Support for PCIe x16 or PCIe x8: Say a GPU takes up 16 lanes, but you still want to use four SSDs. You can overcome the lane shortage if the adapter you choose includes an onboard switch to provide an x8 connection.
Cooling the SSDs: Can the onboard cooling devices, e.g. heat sinks, adequately dissipate the heat generated by the SSDs for your application? You may want to consider a cooling fan if your application involves sustained prolonged sequential write operations. But, if the write operation is in short bursts lasting seconds or a few minutes, then a good heat sink with reliable air flow may suffice.
Signal integrity: The challenge here is that PCIe, using high-speed 8-Gbps serial links, can suffer from a multitude of physical phenomena such as crosstalk, impedance discontinuities resulting in reflections that cause jitter, Intersymbol Interference (ISI), and mode conversion due to unbalanced transmission lines—all of which can lead to excessive electromagnetic interference (EMI) emissions in large systems. Manufacturing processes ensuring the high signal integrity of PCIe Gen 3 serial channels are critical if high-speed serial interfaces are to deliver on their promise of greater performance. Signal integrity analysis and compliance testing must be rigorously implemented in production and QA processes to accomplish that goal.
Availability of standard drivers/tools
High-end SSDs had been made using the PCIe bus before NVMe, but the interfaces were non-standard. Standardizing the interface of SSDs to the NVMe specification makes it possible for operating systems to use one driver to work with all conforming SSDs. For example, Windows 10 has its own driver for NVMe SSDs. Drivers are hardware dependent and operating-system-specific. They usually provide the interrupt handling required for any necessary asynchronous time-dependent hardware interface.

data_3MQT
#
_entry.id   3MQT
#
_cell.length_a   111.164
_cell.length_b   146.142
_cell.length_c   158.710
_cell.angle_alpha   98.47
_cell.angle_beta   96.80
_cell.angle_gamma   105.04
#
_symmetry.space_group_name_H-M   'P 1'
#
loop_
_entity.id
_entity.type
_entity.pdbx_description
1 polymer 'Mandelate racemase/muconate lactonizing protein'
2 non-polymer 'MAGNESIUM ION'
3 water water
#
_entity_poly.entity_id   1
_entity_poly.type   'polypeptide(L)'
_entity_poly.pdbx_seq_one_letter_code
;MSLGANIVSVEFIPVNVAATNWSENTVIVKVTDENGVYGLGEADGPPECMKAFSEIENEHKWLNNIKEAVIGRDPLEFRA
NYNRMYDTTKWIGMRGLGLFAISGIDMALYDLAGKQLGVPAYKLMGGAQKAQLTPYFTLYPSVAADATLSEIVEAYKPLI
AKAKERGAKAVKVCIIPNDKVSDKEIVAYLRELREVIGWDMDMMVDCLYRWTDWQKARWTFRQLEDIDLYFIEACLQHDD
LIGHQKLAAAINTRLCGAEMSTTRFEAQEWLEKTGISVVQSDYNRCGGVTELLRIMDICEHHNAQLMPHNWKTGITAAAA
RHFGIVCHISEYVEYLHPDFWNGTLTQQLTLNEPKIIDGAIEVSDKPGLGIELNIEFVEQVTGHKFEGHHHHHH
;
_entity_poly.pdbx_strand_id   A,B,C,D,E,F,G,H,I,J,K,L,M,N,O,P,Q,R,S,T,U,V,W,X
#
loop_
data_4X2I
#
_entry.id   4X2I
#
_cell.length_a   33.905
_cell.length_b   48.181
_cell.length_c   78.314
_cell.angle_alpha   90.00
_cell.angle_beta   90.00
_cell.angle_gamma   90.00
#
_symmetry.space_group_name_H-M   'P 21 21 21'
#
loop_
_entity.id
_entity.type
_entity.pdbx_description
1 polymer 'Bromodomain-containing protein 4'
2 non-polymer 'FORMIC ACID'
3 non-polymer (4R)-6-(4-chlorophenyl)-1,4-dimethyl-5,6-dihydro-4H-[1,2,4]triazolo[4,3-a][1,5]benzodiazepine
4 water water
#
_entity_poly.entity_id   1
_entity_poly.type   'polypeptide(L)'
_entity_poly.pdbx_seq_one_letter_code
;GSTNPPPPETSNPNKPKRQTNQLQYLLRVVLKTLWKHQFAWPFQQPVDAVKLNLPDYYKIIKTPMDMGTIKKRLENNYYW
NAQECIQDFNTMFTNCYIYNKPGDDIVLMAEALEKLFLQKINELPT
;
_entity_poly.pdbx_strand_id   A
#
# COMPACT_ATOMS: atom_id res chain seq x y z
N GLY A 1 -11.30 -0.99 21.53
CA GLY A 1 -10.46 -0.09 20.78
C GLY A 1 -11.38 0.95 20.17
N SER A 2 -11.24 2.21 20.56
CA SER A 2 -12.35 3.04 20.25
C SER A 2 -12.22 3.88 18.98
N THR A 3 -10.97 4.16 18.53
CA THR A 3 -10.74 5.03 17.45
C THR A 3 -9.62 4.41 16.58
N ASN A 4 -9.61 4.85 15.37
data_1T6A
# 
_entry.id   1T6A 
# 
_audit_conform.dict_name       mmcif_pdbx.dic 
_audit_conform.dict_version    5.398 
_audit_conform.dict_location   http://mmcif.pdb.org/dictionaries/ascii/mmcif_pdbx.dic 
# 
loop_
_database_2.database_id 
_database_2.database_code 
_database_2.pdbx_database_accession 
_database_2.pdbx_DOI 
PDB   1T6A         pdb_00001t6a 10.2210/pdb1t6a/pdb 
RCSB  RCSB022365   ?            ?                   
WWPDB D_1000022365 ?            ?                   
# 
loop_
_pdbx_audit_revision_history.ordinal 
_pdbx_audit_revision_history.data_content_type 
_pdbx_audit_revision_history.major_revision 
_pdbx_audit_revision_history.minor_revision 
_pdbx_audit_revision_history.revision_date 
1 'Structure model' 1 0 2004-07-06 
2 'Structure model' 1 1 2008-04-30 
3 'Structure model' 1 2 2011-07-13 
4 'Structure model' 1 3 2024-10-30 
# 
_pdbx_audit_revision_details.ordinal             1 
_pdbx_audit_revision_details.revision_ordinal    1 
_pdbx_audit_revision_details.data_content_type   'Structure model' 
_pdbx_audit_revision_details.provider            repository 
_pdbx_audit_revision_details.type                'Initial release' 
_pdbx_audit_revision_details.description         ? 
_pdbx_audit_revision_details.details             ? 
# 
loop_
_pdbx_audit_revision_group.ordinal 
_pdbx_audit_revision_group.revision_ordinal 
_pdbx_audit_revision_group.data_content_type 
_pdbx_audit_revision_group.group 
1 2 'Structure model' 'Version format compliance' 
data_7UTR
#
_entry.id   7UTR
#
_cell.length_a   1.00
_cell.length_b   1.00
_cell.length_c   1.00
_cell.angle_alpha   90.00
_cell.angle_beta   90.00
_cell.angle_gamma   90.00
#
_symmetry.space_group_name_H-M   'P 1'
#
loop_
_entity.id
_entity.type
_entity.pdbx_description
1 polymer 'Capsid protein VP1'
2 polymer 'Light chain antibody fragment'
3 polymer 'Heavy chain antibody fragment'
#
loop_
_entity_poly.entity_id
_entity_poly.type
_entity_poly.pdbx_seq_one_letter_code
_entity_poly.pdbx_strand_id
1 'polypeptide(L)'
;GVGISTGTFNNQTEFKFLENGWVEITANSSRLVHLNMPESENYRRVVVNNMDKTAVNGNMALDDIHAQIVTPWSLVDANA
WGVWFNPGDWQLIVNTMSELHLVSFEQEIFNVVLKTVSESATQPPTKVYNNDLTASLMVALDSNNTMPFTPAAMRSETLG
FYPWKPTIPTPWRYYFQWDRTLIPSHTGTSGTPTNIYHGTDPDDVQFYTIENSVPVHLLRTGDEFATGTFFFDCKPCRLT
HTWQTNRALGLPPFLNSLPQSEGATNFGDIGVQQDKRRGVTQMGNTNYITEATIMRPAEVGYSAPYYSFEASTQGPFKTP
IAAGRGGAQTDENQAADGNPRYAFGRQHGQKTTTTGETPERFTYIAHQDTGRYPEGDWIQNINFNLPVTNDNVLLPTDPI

One of the best things about NVMe is that you don’t have to worry about driver availability. Linux has had NVMe support since kernel 3.1; Windows 8.1 and Server 2012 R2 both include a native driver, and there’s a FreeBSD driver in the works. When Apple decides to support NVMe, the latter should make it easy to port. However, BIOS support is largely lacking. Without an NVMe-aware BIOS, you can’t boot from an NVMe drive, although anyone with an x4 PCIe slot or M.2 connector can benefit from employing an NVMe drive as secondary storage. An NVMe BIOS is not a big deal, but it does require effort and resources. More abundant and prevalent support has to be there. If you intend to make an SSD boot device, you would need:
- A recent system, such as the Xeon D-1540 or Skylake chipsets (2015 or later).
- Modern OSs that have the NVMe driver built in, like Windows 8.1/10 or Windows Server 2016.
- If the OS-provided driver is slow, replace it with a vendor-provided driver once OS is installed.
- An M.2 PCIe x4 (or higher) slot (as in four lanes, key to obtaining the maximum speeds).
- BIOS in UEFI boot mode (A nice bonus here is that it allows your bootable device to be larger than 2 TB, since Windows will use the GUID Partition Table (GPT) rather than the legacy Master Boot Record (MBR) mode.
- Compatibility Support Mode (CSM) to be turned on (as required by some motherboards).
- BIOS upgrades and/or BIOS configuration changes (as required by motherboard manufacturer).
- Optional M.2 NVMe SSD PCIe adapter card for multiple SSDs.
Newer, high-end motherboards will get firmware upgrades to support NVMe so one can boot from the drive.
Samsung offers two models with built-in controllers that support PCIe Gen 3.0 x4 and NVMe 1.3 in a M.2 format. They support storage capacity up to 1 TB (970PRO) and 2 TB (970VRO). The read speed is 3,500 MBps for both models, while the sequential write speed is 2,500 MBps and 2,700 MBps accordingly (Figure 4).
Note that NVMe SSDs are nearly seven times faster than SATA SSDs. A single NVMe M.2 SSD can provide read speeds as high as 3,500 MBps. To maximize the SSD performance, one may want to select a M.2 adapter separately. For example, one of Aplicata’s expansion adapters, the Quattro 400 PCIe x8 model, provides a read speed of 7.2 GBps when combined with four 1 TB Samsung 970PRO NVMe SSDs. At this speed, it is close to the PCIe Gen 3 x8. These inexpensive adapter cards will fit in the PCIe slots if the motherboard lacks a M.2 connector (Figure 5).
NVMe is a communication interface/protocol developed specifically for SSDs by a consortium, while M.2 is primarily for internally mounted computer expansion cards and associated connectors. SSDs come in pre-configured controllers. To achieve higher read/write performance, one may consider the option of integrating SSDs using separate M.2 adapters. In selecting an adapter, consider the supported storage capacity, whether it supports PCIe x16 or x8, the cooling of the SSDs, signal integrity, and, finally, the availability of standard drivers and tools.